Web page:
PETALING JAYA: Former great Ong Ewe Hock is pained by the gulf in standard between Malaysia’s singles shuttlers and their opponents of other nations.
No player carried the national flag for the first time in the women’s singles in the Malaysian Open that ended on Sunday while Malaysia’s wait for a men’s singles champion besides 12-time winner Lee Chong Wei continued.
If not for the relatively better showing by the doubles, Malaysia’s challenge would have been wiped out earlier.
“My heart ached when I saw the quality of our singles players compared to the standard displayed by the players from other countries,” said Ewe Hock, who won the home tournament 21 years ago.
“We didn’t even have one woman singles player in the fray.
“Honestly, we are left behind in the singles – both women and men. The quality of the competition in the women’s singles is so high that I’m not sure whether our batch of players are ever going to match it.
“We have a lot of catching up to do in the men’s singles too. Other countries have more than one player that they can count on. If one loses, another steps up.
“We used to depend on Lee Chong Wei and now, Lee Zii Jia. Our younger ones have the talents but I’m just worried that we will continue to be in the chasing pack unless some changes are done.”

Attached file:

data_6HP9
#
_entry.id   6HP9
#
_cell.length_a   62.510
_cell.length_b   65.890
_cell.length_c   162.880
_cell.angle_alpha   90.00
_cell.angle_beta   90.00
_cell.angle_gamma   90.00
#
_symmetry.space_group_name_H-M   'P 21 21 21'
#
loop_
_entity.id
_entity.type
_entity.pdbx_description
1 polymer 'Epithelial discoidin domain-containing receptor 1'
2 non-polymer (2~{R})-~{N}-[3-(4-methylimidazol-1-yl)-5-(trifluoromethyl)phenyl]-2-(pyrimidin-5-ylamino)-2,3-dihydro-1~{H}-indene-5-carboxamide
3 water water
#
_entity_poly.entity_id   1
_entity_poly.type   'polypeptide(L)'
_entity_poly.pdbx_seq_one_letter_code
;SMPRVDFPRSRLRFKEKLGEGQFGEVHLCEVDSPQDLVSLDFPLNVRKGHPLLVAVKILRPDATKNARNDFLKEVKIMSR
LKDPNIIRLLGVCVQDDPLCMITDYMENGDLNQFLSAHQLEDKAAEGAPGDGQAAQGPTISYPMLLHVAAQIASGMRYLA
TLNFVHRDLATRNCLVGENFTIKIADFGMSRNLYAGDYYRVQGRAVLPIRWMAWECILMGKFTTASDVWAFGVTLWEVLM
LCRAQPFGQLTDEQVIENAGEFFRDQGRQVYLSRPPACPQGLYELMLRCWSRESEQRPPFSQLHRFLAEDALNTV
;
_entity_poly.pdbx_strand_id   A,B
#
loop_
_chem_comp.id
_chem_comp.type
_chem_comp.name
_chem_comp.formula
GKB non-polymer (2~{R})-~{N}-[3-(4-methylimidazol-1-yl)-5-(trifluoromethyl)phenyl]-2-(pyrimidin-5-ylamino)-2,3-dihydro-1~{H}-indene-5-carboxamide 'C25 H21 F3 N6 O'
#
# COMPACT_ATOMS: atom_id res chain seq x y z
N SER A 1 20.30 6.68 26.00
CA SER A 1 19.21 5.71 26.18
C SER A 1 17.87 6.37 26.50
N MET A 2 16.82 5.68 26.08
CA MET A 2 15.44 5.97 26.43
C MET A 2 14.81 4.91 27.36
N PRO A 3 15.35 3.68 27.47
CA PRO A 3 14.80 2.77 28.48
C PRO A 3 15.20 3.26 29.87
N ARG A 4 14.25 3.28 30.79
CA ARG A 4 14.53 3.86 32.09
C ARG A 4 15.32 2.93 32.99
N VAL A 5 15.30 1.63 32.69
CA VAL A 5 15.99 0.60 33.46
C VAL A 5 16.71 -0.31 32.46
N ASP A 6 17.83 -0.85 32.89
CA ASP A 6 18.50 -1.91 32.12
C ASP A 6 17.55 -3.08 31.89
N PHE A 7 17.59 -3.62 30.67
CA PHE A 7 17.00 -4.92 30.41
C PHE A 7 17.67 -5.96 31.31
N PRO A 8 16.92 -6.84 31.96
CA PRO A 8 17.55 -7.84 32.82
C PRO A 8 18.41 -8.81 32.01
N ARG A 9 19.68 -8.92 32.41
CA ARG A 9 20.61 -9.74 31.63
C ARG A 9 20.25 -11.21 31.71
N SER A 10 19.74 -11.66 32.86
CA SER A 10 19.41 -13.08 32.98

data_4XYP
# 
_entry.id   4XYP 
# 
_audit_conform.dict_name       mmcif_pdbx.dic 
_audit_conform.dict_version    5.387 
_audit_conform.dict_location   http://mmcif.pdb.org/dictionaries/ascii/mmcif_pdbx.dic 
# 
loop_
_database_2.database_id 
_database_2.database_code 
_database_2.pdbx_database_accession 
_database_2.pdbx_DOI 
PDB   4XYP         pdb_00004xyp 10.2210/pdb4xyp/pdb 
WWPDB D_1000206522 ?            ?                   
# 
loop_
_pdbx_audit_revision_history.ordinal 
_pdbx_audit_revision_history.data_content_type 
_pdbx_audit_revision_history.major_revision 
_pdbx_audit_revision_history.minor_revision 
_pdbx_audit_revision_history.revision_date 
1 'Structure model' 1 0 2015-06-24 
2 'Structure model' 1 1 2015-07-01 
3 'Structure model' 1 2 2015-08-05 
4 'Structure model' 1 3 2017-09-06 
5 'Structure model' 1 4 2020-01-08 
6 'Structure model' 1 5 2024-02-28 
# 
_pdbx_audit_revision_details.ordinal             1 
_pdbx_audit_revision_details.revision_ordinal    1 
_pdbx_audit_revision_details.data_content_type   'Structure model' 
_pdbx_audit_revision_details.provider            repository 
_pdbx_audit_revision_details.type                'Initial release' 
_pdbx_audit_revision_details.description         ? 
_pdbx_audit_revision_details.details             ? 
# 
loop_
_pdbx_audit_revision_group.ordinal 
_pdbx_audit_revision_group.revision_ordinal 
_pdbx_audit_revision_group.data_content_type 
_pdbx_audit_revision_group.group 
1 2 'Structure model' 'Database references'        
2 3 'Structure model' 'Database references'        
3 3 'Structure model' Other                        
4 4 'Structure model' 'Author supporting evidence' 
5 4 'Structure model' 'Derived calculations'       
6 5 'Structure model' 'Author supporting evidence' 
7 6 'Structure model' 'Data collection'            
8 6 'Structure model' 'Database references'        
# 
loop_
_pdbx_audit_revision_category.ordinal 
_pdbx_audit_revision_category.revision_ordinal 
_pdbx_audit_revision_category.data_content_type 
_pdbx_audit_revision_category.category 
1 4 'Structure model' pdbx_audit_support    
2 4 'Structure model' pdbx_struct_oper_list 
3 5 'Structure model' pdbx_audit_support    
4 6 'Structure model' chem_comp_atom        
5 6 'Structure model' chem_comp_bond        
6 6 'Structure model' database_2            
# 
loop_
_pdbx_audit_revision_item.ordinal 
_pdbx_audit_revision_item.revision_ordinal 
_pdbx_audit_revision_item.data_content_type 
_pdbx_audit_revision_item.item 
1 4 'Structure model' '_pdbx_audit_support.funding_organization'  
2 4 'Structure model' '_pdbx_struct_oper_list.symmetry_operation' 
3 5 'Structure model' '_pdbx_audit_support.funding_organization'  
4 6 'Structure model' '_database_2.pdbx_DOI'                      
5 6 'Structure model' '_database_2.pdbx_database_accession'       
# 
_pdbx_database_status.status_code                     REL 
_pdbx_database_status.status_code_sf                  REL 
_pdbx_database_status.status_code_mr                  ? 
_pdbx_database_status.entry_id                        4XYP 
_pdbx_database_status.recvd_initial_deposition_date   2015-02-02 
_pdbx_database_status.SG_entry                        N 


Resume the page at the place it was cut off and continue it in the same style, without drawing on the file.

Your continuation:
Ewe Hock has been championing the cause for a revamp in the training system for the longest time.
“I’m sorry for repeating myself. The system in training has to change ... together, we have to find a solution.’’
Ewe Hock, however, was more lenient towards the doubles players. National No. 1 and Tokyo Olympic Games bronze medallists Aaron Chia-Soh Wooi Yik and Goh Sze Fei-Nur Izzuddin Rumsani went down in the semi-finals after strong starts.
“Their standard is already there. Our doubles players are on the right track. The competition is so close in the doubles,” said Ewe Hock.
“I believe, with a little more confidence and tweaking in their tactical game, these pairs can achieve more,” he said.
While there were no titles to show, there were winners at Axiata Arena – the home fans. For the first time in many years, even the first-round action saw a full house at the stadium.
The fans also turned up in full force on the final day. Hopefully, our players will repay the support of the home fans with a better showing at the Malaysian Masters starting today at the same venue with the qualifying round.